In his 9 starts, filling the rotation spot left by Syndergaard and Marcus Stroman, Peterson was stellar. Posting a 6-2, 3.44 ERA, a 1.208 WHIP and a 128 ERA+, Peterson outperformed his more recent numbers from the Fall League, Single-A, and Double-A stints. Peterson took the opportunity given to him and threw his hat in the ring for the 2021 rotation. You love to see it, folks.

Michael Conforto needs to get a contract extension ahead of the 2021 season.

It is earned, he’s worth it, the Mets have counted on him, and he’s come through every time. 2020 was no different.

Conforto’s career-best slash of .322/.412/.515, with a .927 OPS, was the best on the Mets, in every category if you remove players who used PEDs. The most valuable piece of his game that Conforto brought to the Mets was consistency, something that’s been missing in Queens for a while.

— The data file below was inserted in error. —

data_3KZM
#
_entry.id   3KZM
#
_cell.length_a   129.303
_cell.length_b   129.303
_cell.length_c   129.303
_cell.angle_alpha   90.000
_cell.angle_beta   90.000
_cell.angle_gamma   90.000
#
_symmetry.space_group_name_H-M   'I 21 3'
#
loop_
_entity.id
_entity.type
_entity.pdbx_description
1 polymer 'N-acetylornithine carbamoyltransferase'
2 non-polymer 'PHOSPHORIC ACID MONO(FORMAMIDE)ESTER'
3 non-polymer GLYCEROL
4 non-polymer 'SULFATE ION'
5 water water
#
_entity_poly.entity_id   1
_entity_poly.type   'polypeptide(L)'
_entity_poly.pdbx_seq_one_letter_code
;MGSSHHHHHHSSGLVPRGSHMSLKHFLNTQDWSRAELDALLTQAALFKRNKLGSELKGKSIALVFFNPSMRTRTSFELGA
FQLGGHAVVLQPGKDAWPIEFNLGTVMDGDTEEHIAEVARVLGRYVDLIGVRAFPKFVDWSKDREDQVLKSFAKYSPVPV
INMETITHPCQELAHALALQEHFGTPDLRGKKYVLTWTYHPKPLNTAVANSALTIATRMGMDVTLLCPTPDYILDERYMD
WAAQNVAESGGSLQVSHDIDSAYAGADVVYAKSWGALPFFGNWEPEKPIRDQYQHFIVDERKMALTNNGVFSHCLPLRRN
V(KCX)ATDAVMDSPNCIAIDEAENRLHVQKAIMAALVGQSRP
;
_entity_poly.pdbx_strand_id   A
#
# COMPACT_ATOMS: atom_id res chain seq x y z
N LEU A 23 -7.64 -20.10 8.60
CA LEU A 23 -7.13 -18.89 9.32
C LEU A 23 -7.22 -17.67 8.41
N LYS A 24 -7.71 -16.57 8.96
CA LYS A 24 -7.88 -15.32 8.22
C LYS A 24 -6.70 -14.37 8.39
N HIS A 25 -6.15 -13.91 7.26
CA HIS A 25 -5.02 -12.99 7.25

Speaking of consistency, Dom Smith got playing time and he made the most of it. In fewer games than he played in last year, Dom went off, leading the Mets in doubles and RBI. On top of that, he finished in the top 3 on the team for hits, home runs, and even triples.

On a personal level, Dominic Smith made this Mets fan believe in the Universal DH. With Pete Alonso as the DH, Smith took reps at first base, keeping him in the lineup. When J.D. Davis or Robinson Cano needed a day off from the field, Dom could hop into left field.

But most importantly Dom Smith showed us his heart this season, both on the field and off.